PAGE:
One of my books was given a negative review in the media recently. Kind of a, your baby's weird and somewhat deformed and shouldn't be allowed to play with other children, kind of review. I know and appreciate that authors should take it on the chin, turn the other cheek and say nothing about it all. I've had negative reviews before. I feel confident that if I keep writing there are more bad reviews in my future. I create something and send it into the world and people form opinions about it. It is an incredibly subjective business and it is an impossible job pleasing all of the people all of the time. You can't embrace the glowing reviews and refuse the bad. In fact bad reviews might be seen as a positive sign that people are taking notice of your work. The more people that read your work the more chance the group will cover a range of responses. You do not have to like what I have written. But I couldn't help feeling a little upset when I read this review. After all my books ARE my babies. And there was nothing I could do or say to explain or answer the questions or concerns raised. But this is the only way reviews can work. So yes, I still firmly believe the right thing to do is say nothing, but it is really hard for an author, or any creative person for that matter to stay silent. It is incredibly important that reviewers feel free to say what they believe about a book. And it would be horribly wrong for reviewers to feel obliged to say only good things. Reviews would be pointless if that were the case. Reviewers, on the whole, are skilled, thoughtful book-lovers.
In the interests of taking the bad with the good, the review can be seen here (it is at the bottom of the page). My book is about the transformative power and magic of maternal love. Its about enjoying life. It seems sad that this wouldn't be shared with children who seem the perfect audience. But it is a book for grown ups too. When my children were much younger I would make highly decorated cakes for their birthdays and other special occasions. A number of times it was suggested I should offer my work to cake shops but I always said I would never like to do it for commercial gain, for me it was an act of love. And that it was what Penny and Sam's mother does in Made with Love. Her baking is an act of love and this love transforms the gingerbread. And when the children eat the gingerbread they feel their mother's love and it transfers to the snowman they make. How can the gingerbread woman and the snowman not recognize eachother - they have both been made with love, just as Penny and Sam were. You can check out an earlier review of the same book from The NZ Herald's Canvas Magazine here (click on the picture to enlarge for reading).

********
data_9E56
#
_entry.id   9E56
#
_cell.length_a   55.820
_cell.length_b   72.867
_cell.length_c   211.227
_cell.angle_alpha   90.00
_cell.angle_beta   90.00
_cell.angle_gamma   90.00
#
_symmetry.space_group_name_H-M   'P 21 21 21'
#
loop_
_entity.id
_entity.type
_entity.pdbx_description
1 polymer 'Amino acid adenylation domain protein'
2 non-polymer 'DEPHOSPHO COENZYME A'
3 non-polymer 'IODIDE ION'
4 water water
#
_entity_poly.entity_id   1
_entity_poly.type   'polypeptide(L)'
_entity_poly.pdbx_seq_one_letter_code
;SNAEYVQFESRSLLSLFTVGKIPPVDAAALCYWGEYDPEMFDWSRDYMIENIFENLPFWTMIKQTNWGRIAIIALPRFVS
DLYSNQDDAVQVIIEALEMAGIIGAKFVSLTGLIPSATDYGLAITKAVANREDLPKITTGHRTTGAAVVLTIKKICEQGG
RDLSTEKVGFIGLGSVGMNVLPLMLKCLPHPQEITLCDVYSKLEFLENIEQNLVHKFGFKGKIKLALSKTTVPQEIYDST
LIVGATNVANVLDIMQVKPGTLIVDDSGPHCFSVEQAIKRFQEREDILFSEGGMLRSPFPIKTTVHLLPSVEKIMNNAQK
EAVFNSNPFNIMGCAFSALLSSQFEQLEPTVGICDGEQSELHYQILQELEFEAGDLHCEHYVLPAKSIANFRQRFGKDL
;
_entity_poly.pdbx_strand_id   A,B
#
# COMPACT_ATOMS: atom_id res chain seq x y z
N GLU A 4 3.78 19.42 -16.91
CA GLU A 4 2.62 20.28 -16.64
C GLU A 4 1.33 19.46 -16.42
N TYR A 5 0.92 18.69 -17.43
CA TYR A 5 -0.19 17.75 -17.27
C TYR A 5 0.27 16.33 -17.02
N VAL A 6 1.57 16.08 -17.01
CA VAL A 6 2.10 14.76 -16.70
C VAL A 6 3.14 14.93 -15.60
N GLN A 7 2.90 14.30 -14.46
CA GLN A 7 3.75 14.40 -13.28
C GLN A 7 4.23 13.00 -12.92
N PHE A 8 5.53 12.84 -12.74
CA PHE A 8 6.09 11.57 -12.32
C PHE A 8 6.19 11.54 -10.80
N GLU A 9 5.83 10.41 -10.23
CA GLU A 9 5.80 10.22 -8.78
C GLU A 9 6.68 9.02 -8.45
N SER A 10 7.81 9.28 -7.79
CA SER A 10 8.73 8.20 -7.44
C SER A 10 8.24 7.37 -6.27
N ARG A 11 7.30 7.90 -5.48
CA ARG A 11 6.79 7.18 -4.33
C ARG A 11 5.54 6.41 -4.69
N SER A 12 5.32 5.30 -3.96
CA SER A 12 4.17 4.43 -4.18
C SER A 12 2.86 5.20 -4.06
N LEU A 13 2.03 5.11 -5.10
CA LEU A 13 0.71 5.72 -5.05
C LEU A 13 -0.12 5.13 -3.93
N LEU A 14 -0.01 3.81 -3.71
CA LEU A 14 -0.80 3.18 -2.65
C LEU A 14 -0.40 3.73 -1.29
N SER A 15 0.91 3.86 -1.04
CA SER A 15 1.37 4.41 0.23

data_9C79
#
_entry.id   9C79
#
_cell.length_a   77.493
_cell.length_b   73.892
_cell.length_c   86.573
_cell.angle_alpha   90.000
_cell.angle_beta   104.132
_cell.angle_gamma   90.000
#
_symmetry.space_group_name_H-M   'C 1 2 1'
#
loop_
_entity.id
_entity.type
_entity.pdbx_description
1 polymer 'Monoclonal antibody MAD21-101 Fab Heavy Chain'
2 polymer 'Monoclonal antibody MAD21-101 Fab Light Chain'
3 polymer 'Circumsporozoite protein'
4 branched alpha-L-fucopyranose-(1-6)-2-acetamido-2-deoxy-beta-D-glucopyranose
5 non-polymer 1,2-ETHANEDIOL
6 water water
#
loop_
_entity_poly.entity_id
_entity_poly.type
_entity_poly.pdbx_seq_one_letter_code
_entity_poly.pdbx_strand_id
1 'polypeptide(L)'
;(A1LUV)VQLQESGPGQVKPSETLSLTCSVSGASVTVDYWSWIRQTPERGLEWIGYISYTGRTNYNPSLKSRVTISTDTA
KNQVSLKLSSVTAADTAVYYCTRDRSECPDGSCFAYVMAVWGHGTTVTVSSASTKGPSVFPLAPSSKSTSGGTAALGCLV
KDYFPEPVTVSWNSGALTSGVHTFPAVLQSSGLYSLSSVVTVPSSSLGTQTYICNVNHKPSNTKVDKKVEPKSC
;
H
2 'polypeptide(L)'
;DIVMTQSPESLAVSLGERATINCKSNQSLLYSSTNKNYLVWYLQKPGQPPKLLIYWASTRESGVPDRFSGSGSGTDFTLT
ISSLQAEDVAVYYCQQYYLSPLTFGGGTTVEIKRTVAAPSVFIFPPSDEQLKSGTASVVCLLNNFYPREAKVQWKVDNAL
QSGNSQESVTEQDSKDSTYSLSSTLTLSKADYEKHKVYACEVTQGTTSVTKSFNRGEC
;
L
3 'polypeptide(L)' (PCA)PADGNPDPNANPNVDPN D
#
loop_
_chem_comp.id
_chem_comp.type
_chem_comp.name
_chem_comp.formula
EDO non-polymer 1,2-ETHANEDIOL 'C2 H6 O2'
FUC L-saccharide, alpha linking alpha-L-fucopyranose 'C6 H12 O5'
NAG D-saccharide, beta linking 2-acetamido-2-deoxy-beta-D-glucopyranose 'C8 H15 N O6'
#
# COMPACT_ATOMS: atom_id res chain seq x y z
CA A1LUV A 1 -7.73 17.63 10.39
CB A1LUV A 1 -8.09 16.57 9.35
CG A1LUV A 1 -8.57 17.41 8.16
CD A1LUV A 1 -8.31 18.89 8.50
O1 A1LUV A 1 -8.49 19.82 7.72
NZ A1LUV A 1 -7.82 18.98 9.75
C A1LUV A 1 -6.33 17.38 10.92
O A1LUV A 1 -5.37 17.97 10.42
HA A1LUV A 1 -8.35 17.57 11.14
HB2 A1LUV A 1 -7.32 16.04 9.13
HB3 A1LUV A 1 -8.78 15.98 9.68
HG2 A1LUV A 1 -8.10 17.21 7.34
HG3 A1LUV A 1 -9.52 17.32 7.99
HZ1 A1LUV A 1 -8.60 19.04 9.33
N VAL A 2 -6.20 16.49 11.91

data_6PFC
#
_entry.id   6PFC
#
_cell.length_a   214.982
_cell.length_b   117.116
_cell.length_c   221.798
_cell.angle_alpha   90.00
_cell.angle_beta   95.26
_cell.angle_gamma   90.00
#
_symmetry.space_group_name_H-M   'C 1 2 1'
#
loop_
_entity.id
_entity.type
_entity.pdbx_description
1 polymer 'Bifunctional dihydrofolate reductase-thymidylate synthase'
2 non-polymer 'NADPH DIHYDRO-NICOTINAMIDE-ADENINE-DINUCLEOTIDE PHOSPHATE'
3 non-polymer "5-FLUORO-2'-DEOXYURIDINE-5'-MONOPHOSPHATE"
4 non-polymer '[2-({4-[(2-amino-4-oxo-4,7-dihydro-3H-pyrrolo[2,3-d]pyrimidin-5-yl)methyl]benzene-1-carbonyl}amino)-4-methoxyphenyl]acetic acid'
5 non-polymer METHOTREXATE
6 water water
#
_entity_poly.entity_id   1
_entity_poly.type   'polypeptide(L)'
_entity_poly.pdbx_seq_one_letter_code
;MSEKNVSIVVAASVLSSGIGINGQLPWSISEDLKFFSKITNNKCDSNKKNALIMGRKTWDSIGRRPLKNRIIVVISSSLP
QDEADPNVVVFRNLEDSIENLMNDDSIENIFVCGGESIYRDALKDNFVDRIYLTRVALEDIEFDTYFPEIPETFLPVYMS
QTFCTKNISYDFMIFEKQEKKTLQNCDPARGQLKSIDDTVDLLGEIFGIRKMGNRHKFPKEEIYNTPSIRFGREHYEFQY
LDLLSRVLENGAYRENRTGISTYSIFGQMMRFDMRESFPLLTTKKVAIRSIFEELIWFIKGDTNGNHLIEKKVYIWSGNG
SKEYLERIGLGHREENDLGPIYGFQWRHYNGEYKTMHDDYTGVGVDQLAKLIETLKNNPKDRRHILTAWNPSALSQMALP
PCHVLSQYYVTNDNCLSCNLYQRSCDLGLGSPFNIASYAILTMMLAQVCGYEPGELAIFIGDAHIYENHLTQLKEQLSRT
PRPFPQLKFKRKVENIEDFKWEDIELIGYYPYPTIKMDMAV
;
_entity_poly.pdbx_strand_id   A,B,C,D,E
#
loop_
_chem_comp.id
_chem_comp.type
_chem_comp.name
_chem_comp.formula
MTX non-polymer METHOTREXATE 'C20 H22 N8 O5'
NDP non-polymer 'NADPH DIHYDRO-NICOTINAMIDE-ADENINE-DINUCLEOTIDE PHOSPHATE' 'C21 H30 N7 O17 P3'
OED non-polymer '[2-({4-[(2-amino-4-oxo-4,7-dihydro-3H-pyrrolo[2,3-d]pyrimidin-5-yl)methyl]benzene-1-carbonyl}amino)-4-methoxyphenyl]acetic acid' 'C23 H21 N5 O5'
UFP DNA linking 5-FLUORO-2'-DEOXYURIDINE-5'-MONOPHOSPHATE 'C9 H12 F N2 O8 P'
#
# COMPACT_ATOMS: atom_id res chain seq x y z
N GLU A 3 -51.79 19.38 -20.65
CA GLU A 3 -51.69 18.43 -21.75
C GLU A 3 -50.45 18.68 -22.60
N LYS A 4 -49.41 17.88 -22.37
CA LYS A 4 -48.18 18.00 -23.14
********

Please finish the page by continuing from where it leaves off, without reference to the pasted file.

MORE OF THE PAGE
I can't help my stories coming out the way they do, and ugly and/or deformed, I love them just as much. I know along the way, others have loved them too. I hope some readers will pick them up and fall in love just like we did. I take heart from the fact that when my book The Were-Nana first came out many adults thought it dark and mean. When it was nominated for the NZ Post Children's book awards, one commentator couldn't see who would like a story like this, feeling it was far too dark for the littlies and too young for the older primary children. I worried about the comments. And then The Were-Nana won children's choice. I get asked to read it everywhere I go, by all primary children, and sometimes by some a bit older too.
Educational Resource: A Winter's Day in 1939
- Educational Resource: The Were-Nana
- Educational Resource: The Half Life of Ryan Davis
- Educational Resource: Made With Love
- Educational Resource: The House That Went to Sea
- Educational Resource: A Winter's Day in 1939
- Educational Resource: While You Are Sleeping
- Educational Resource: The Song of Kauri
- Educational Resource: Fuzzy Doodle
- Book List - Complete List of my Publications